Triangulation is the use of two or more methods of data collection in the study of human behaviour (Cohen and Manion 1994 p233). Triangulation in social research has the same aim as in navigation or surveying – to improve validity and overcome bias, but the type of triangulation used is dependent on the nature of the research project. Denzin (1970) defines six types of triangulation that can be used in research as time triangulation, space triangulation, combined levels triangulation, theoretical triangulation, investigator triangulation and methodological triangulation. Three of these types were used in this study and they are described below.
A social system changes with time and time triangulation collects data to reflect this. A study with a cross sectional design collects data concerned with time related processes from different groups at one point in time. This study attempted to follow the development of students’ ideas in quantum mechanics throughout their university studies. Data was collected from groups of students from four different levels of university study.
Combined Levels Triangulation
A social system can be divided into three broad levels, being individual, group and collective. Combined levels triangulation collects data from more than one level to show that human behaviour encompasses these three levels of a social system. This study collected data from individual participants and small groups.
There are two subdivisions of methodological triangulation: within methods and between methods (Holloway 1997 p157). Within methods aims to increase reliability by repetition of single method whilst between methods focuses on validity by using multiple methods and looking for convergence in the data collected. This study employed a range of data collection techniques (e.g. interviews, examination scripts, concept maps) in its initial stage that resulted in several data sets converging and revealing a set of common themes. This led to the development of an interview protocol and set of guide questions that was implemented with 60 subjects.
Finally, the preliminary research plan was reviewed and separated into two distinct stages and another column was appended containing pertinent notes associated with methodological aspects of the study.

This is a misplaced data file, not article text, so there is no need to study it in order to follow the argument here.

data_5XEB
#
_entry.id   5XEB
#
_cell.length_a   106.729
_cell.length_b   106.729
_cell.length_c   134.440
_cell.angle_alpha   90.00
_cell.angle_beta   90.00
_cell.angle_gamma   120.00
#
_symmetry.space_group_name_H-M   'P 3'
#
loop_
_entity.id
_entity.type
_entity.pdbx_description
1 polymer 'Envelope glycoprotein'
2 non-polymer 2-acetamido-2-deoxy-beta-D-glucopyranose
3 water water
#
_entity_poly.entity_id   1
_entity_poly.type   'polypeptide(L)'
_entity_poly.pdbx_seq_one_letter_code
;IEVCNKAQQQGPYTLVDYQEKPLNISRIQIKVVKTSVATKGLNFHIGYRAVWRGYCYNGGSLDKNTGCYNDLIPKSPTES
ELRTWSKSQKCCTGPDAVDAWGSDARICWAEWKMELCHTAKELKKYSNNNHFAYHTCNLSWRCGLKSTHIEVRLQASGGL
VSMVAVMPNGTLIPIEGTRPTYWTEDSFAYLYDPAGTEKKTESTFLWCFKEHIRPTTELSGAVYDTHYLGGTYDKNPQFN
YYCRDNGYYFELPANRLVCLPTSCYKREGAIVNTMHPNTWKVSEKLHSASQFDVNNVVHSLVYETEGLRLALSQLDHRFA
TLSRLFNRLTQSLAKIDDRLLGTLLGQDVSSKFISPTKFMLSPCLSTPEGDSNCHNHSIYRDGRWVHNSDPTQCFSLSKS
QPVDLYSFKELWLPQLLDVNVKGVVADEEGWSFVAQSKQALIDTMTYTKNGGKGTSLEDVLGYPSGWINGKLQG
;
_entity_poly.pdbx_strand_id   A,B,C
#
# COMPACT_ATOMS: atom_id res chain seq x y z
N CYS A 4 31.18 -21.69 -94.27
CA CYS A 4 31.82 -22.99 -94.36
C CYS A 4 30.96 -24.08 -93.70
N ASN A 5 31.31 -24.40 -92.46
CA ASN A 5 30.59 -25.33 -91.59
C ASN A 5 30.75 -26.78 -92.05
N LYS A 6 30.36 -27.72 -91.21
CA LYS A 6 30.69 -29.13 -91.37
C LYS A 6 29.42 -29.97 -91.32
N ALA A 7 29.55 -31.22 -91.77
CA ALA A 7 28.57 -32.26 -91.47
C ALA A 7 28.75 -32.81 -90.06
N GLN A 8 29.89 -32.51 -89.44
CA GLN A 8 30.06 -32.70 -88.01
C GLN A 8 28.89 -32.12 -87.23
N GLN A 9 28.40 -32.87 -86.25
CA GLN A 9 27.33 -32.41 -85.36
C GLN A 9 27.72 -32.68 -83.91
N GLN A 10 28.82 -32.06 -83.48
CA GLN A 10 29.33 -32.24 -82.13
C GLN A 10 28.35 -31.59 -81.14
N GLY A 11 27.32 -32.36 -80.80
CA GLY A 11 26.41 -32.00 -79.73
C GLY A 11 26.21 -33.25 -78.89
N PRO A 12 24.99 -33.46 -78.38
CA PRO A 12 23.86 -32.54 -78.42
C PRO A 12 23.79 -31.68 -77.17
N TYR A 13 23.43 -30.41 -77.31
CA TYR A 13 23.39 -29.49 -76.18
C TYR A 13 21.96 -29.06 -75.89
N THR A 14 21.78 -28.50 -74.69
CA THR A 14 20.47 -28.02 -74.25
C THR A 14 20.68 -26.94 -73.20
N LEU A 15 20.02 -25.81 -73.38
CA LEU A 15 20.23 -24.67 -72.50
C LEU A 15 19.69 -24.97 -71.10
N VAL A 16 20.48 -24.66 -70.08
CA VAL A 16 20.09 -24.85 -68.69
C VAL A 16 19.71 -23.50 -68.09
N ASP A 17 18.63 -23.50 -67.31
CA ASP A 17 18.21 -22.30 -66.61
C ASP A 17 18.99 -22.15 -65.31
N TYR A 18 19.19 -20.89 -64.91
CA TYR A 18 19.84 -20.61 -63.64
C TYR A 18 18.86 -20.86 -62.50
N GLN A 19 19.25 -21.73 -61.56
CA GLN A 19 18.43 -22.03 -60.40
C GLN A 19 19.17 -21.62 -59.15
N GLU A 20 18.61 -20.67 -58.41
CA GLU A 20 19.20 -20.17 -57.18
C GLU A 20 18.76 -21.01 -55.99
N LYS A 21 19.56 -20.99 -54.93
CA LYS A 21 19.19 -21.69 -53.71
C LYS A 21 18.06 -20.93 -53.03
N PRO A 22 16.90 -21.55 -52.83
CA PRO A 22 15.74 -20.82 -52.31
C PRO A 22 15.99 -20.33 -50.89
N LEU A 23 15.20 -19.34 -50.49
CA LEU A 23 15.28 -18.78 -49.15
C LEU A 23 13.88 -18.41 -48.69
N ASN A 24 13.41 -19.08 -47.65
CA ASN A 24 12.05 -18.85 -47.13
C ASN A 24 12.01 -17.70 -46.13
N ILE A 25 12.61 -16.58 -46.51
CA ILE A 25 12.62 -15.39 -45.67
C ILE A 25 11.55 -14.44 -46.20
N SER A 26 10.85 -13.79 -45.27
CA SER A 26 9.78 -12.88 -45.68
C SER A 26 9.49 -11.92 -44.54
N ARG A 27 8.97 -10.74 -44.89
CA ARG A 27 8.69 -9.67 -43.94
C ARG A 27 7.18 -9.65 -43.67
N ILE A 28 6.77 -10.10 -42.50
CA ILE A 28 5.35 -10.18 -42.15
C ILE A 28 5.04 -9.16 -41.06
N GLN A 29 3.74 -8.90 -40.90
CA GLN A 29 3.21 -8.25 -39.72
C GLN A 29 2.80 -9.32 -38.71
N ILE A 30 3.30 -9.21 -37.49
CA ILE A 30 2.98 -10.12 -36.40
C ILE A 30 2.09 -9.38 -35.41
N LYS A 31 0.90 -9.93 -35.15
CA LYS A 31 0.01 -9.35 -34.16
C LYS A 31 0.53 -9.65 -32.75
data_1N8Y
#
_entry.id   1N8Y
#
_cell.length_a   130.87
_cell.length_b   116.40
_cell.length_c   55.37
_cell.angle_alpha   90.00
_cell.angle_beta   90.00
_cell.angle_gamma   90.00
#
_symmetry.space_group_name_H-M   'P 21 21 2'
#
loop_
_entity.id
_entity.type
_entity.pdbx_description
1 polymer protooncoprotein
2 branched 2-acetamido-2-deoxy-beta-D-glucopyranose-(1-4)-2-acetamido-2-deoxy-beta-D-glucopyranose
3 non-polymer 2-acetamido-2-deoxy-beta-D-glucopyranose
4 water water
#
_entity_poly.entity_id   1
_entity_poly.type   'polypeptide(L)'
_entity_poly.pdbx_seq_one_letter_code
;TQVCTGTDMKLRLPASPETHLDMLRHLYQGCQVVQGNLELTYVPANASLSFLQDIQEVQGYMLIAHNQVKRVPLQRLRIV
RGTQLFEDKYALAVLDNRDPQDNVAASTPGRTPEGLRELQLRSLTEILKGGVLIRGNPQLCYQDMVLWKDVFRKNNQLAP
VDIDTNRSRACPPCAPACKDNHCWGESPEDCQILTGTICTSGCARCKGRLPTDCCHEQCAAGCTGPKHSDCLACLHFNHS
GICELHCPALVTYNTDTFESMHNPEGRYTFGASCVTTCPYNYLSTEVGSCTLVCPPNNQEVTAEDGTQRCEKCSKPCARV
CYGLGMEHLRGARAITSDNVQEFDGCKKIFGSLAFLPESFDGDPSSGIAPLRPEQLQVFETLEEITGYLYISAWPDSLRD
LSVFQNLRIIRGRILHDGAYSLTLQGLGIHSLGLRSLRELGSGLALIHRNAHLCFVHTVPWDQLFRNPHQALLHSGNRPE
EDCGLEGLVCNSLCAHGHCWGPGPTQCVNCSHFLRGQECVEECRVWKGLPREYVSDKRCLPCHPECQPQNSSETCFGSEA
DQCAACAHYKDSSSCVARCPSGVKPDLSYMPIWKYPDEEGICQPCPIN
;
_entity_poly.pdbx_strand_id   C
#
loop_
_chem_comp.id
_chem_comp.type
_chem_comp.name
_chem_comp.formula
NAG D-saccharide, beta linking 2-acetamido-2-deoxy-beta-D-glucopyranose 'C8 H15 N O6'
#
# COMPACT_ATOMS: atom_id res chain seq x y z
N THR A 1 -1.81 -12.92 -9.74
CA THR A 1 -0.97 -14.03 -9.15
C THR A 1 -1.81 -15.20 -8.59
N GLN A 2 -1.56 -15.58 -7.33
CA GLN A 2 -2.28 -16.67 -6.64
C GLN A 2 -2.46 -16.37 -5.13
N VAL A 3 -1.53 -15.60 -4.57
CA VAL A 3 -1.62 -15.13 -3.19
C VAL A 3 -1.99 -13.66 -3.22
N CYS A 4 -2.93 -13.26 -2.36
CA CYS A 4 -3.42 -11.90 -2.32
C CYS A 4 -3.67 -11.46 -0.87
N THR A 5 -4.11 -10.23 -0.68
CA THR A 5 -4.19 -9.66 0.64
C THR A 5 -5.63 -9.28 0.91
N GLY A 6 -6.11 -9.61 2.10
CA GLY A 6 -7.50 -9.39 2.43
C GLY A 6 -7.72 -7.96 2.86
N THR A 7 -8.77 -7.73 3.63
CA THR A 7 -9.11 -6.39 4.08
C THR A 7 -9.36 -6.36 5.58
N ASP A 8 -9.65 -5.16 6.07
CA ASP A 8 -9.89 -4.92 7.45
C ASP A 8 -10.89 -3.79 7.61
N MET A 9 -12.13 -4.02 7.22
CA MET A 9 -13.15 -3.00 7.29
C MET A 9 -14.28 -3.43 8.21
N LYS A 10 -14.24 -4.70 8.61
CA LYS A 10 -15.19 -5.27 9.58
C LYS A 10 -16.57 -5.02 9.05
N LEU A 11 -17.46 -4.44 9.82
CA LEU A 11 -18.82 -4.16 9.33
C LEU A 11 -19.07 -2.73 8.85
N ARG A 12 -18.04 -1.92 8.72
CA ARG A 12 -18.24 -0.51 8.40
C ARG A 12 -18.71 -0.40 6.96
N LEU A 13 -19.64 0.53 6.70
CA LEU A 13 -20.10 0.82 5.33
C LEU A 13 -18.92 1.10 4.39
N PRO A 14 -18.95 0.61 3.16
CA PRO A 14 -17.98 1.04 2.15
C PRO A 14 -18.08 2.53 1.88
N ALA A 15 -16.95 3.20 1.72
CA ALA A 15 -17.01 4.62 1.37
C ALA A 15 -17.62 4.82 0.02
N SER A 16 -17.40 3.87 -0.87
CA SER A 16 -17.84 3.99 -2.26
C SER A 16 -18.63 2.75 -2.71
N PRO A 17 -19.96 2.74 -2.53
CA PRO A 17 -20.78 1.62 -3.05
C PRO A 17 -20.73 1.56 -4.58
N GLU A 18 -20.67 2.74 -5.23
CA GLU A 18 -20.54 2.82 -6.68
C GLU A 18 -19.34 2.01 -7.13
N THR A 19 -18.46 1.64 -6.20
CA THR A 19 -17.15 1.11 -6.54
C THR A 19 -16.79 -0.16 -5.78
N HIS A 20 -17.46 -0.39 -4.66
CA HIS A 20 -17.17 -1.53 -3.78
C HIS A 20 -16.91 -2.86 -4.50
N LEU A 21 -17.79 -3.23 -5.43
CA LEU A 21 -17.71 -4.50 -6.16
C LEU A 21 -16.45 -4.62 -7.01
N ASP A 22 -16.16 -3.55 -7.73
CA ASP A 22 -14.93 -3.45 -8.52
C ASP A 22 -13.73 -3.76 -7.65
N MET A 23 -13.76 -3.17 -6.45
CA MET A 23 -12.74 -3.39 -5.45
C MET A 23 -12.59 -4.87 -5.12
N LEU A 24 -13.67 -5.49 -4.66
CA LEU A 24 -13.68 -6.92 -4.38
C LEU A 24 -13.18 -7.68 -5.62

This plan performed two important roles within the study, as a guide for the research and as a point of reference for discussing the research project with colleagues and students.
Table 3-3 : Research Project Plan – Stage 1
Table 3-4 : Research Project Plan – Stage 2
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THE DEVELOPMENT OF A RESEARCH PLAN 23
3.1 INTRODUCTION 23
3.2 EDUCATIONAL ENVIRONMENT 23
3.3 RESEARCH SETTING 26
3..1 The School of Physics 27
Description of Junior Physics Courses 27
Description of Intermediate Physics Courses 28
Description of Senior Physics Courses 30
3..2 The School of Chemistry 30
Description of Junior Chemistry Courses 31
Description of Intermediate and Senior Chemistry Courses 31
3.5 METHODOLOGICAL AND PHILOSOPHICAL PERSPECTIVES 34
3..1 Foundations for Selecting Appropriate Educational Research Methodologies 34
Human nature 35
3..1 Grounded Theory Approach – Stage 1 37
Selection Criteria 39
Developing Theoretical Sensitivity 39
Data Collection 39
Theoretical Sampling 40
Data Analysis 40
Open Coding 40
Axial Coding 40
Selective Coding 41
3..2 Phenomenological Approach – Stage 2 41
3..3 Phenomenographic Influence – Capturing Variation 43
3..4 Interview Protocol 44
3..5 Triangulation 49
Time Triangulation 49
Combined Levels Triangulation 49
Methodological Triangulation 49
Figure 3-1 : Example page from preliminary interview transcript showing layout 48
Table 3-3 : Research Project Plan – Stage 1 51
Table 3-4 : Research Project Plan – Stage 2 52
1 For example, in two undergraduate texts; (Young (1992) and Hecht (2000)) only the Copenhagen interpretation of quantum mechanics is presented without any hint that alternative interpretations exist and continue to be debated.
2 At the School of Physics, University of Sydney between 50% and 90% of a student’s assessment is by formal written examination.
3 Based on discussions with students and lecturers at the University of Sydney, 2000.
4 For example, calculus of many variables and the concept of an operator.
5 The textbooks required are Serway Moses and Moyer, Modern Physics, Saunders College Publishing, 2e 1997 for the Normal streams and Eisberg & Resnick, Quantum Physics of Atoms, Molecules, Solids, Nuclei and Particles, J.Wiley 2e, 1985 for the Advanced stream. The recommended references are Halliday, Resnick and Walker, Fundamentals of Physics; French and Taylor, An Introduction to Quantum Physics; Kittel, Introduction to Solid State Physics; Schiff, Quantum Mechanics (Advanced) and Omar, Elementary Solid State Physics (Advanced). Two popular level books on the interpretation of quantum theory are also recommended Gamow, The new world of Mr. Tompkins and Whitaker, Einstein, Bohr and the Quantum Dilemma.